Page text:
My main gripe about THE AMERICAN isn’t about its slow pacing because anyone can tell you that with the right story, a movie can be paced in any manner and it won’t detract from the enjoyment of the movie. Where pacing becomes an issue is when other, more important elements of the film fail to work. With that said, THE AMERICAN loves to take its sweet fucking time from one scene to the next. I could tell I was in for a slow burn when the opening sequence opened without any music and the camera lingered on shots like a car moving through a long tunnel to its very end. Although its duration is not long (1 hour and 45 minutes), THE AMERICAN feels like a much longer movie so I don’t recommend you catch the late night showing.

Where THE AMERICAN mostly fails is in its story. In the end, its really about a whole lot of nothing and even with the sparse story we’re given, this is the type of story we have seen countless times before. I didn’t want to see a formidable assassin spend the majority of his time in the movie building a rifle for another assassin. What kind of stupid asshole assignment is that? Why should anyone give a shit about such an assignment? Now I know the movie is not really about that. Its about Clooney, a cold-blooded, hardened killer, who learns to feel, to love and be loved. His assignment is meant to make him realize that the life he’s leading is no longer for him. Admittedly, I did not go into this movie expecting this. I didn’t read the review for the film so I didn’t know what it was really about and I solely went off of what the trailers showed me. The trailers made the movie look like a Hollywood action thriller and what I got instead was a European character study.

Furthermore, I would have bought into the film’s plot if it had been well executed and this is where pacing becomes more important. The story did not have enough substance to sustain a slow paced movie. The filmmakers should have provided more backstory to Clooney’s character. We’re basically told nothing about Clooney’s character, which would be an interesting way to present a character in a better crafted story. However, since we already have little to work with, it would have been nice to have done more with Clooney’s character. The filmmakers should also have conceived of a more interesting assignment for Clooney rather than have him build a gun for someone else. There are a few action sequences to break the monotony, but they are few and far between, too short, and unimaginative. The action climax is hilariously anticlimactic and you feel a little cheated for having to wait so long to get such a lame ending.

Where THE AMERICAN works is in the good performances given by all the characters and the visually arresting cinematography. I enjoyed Clooney’s subdued performance in this movie more than his performance in last year’s UP IN THE AIR.  Unlike that movie, Clooney doesn’t play Clooney here. He doesn’t try to be a modern reincarnation of Cary Grant like he seems to do in most of his movies. Here he displays a cold, unemotional visage and he’s a man of very few words. He possesses a dark and isolated view of the world where he trusts absolutely no one. This is a side of Clooney I have not seen before and for that, I better appreciated his performance. Its subtle and he relies more upon his body language and mannerisms to convey his intent rather than upon dialogue. Of course, this also means that he’s probably alienated 99% of his audience, which is female. Women like to watch him charm the fuck out of them and instead they’re going to get a Clooney who’s more prone to kill you than to fuck you.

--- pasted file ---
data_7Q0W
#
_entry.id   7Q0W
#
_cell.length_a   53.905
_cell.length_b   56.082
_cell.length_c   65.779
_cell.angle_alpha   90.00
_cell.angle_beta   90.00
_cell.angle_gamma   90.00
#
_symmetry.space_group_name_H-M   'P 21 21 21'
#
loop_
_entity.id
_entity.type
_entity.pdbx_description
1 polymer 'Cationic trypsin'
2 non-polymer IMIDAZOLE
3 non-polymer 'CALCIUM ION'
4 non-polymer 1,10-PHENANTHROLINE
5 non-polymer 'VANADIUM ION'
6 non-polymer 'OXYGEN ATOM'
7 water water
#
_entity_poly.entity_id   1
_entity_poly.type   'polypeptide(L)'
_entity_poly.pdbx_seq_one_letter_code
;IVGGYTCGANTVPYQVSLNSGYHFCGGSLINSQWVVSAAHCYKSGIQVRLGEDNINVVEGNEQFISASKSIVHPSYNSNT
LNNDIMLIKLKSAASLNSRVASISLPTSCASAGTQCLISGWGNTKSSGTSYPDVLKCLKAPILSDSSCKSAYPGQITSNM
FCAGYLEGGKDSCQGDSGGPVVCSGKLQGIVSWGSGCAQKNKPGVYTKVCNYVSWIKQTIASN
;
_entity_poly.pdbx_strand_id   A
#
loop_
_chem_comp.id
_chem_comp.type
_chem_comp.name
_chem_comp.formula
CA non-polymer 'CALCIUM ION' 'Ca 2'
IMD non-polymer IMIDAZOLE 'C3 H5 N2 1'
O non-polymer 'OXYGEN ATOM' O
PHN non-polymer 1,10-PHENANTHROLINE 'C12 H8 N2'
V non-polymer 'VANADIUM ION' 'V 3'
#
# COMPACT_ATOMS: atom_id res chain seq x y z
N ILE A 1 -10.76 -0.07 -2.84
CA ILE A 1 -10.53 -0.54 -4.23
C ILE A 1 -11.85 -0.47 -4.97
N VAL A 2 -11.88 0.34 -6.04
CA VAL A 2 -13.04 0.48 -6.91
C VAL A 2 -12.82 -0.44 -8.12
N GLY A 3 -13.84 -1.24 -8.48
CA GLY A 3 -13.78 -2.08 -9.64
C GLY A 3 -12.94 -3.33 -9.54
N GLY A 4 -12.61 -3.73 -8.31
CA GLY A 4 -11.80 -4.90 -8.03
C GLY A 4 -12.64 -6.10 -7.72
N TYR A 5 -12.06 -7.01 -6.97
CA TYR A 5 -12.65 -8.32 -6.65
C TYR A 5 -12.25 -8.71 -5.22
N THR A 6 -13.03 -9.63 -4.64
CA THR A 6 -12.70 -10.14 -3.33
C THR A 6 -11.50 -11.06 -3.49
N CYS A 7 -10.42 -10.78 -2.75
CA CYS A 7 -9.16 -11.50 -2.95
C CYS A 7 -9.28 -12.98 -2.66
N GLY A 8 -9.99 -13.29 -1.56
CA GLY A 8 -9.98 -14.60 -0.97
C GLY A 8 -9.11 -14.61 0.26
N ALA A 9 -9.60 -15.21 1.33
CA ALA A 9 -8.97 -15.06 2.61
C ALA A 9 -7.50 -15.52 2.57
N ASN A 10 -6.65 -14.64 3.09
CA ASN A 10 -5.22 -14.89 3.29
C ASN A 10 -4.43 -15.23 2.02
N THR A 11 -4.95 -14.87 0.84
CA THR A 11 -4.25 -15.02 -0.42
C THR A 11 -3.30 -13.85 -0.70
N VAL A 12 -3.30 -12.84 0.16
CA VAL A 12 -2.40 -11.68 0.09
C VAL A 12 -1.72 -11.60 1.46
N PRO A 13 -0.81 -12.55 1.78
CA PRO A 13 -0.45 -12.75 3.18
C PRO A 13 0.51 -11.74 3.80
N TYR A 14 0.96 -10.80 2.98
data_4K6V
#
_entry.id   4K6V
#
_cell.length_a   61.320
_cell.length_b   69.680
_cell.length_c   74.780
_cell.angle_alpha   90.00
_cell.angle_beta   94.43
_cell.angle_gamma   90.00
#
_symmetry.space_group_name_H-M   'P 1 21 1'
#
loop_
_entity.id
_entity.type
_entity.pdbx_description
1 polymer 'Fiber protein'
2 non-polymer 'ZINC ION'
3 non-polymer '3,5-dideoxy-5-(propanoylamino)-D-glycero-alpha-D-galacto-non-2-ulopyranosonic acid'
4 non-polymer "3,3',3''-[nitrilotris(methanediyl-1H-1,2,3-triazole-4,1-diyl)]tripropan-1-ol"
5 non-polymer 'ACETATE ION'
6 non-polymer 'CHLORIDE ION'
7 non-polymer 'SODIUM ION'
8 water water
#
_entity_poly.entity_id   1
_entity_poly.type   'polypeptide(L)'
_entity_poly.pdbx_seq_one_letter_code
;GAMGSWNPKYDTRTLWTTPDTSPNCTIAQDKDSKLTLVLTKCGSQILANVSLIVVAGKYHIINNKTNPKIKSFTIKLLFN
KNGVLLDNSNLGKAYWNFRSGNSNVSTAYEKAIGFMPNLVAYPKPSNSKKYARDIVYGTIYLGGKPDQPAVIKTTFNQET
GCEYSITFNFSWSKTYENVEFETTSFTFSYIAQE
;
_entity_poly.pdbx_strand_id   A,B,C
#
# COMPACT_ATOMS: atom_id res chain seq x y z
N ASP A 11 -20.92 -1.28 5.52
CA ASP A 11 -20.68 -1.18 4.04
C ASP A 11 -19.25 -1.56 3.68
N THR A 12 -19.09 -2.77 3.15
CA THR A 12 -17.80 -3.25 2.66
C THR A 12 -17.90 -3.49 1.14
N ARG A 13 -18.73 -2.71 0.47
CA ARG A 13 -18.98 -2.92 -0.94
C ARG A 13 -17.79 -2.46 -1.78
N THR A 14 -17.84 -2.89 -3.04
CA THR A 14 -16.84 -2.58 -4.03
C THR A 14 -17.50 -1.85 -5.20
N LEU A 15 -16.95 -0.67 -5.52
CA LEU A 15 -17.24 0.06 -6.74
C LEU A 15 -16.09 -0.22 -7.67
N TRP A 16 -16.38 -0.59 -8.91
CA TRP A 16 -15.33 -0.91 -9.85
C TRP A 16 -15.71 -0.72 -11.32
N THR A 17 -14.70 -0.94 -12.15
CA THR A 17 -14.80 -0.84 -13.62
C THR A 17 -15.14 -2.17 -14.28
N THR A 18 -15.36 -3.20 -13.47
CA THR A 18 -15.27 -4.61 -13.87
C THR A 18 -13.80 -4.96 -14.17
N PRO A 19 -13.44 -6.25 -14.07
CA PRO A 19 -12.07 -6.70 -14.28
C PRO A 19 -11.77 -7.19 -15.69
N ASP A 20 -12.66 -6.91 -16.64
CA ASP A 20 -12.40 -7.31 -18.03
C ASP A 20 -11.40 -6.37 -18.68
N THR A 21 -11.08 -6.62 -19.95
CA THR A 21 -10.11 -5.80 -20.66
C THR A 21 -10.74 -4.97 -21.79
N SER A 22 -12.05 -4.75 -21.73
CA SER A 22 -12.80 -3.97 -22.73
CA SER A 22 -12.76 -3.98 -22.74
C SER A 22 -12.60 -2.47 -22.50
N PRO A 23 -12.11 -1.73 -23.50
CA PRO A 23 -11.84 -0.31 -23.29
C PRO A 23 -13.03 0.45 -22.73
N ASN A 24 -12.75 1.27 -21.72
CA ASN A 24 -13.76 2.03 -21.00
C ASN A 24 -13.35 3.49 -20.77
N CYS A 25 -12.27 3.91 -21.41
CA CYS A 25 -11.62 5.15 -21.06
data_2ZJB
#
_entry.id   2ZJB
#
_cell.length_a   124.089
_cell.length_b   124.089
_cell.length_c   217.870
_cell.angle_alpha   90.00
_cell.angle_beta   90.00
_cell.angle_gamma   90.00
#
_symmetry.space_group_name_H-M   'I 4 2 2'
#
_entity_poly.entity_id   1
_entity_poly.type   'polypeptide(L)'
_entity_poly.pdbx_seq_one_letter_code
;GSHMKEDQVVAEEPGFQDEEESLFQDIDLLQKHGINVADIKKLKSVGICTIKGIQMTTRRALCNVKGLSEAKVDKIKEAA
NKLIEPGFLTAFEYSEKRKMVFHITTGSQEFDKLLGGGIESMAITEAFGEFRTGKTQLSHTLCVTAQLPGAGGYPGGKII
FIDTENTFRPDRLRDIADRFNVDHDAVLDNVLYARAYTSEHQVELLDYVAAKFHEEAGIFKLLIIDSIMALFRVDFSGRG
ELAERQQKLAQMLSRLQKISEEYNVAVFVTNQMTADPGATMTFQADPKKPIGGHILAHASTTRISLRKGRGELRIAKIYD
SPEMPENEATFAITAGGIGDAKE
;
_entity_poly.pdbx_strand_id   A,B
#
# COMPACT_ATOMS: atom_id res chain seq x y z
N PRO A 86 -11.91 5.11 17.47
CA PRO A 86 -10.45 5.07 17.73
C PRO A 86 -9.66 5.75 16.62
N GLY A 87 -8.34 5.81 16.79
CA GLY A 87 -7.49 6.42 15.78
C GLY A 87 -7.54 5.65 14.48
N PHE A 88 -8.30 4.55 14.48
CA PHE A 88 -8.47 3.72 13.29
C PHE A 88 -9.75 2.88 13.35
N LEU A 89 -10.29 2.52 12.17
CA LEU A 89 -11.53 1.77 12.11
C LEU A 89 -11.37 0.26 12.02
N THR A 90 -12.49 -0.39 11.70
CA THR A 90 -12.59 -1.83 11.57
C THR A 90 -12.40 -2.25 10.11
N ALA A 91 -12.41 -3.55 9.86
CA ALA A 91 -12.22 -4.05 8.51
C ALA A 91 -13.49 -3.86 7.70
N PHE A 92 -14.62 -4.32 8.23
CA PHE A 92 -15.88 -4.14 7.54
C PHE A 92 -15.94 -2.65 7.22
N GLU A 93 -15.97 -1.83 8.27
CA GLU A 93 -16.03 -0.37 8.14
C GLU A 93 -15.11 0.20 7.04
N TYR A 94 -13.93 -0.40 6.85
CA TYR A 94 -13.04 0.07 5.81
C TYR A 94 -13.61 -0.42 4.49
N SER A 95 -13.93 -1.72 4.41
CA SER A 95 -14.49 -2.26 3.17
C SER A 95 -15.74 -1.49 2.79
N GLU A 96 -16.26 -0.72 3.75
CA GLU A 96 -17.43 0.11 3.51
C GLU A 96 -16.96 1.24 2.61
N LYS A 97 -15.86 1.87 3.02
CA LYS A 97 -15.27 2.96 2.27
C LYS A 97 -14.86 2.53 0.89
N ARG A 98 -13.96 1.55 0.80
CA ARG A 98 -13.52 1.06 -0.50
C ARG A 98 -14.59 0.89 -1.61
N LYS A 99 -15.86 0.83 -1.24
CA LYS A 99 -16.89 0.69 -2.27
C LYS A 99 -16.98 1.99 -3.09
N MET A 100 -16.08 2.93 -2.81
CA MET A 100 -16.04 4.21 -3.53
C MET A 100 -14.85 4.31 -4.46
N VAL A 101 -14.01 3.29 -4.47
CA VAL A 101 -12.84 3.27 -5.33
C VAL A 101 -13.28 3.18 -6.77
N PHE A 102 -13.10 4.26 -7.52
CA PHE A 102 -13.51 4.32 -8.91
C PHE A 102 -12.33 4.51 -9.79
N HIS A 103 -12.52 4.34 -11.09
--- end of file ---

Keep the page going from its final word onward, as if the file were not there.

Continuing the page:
Another strong aspect of THE AMERICAN is the stunning cinematography by DP Martin Ruhe and first-time feature film director Anton Corbijn. Corbijn is a Dutch photographer and music video director who directed the music video for Depeche Mode’s “Enjoy the Silence” and Nirvana’s “Heart-Shaped Box.” His photography and music video work is quite evident here and I felt that the director focused on the look of the film much more than anything else. You can freeze frame any shot in this movie and you will have a perfectly composed shot suitable for framing. There’s no doubt that Corbijn knows how to visually design a movie, but I’m not sure if that translates into an ability to shoot a movie where he has to tell a story.

THE AMERICAN is a dreary movie that had it been injected with a bit more juice, it probably would have turned out to be a far more exciting film. However, as it is, the movie is a snail-paced bore of a film that tells a story that’s been told countless of times in better movies.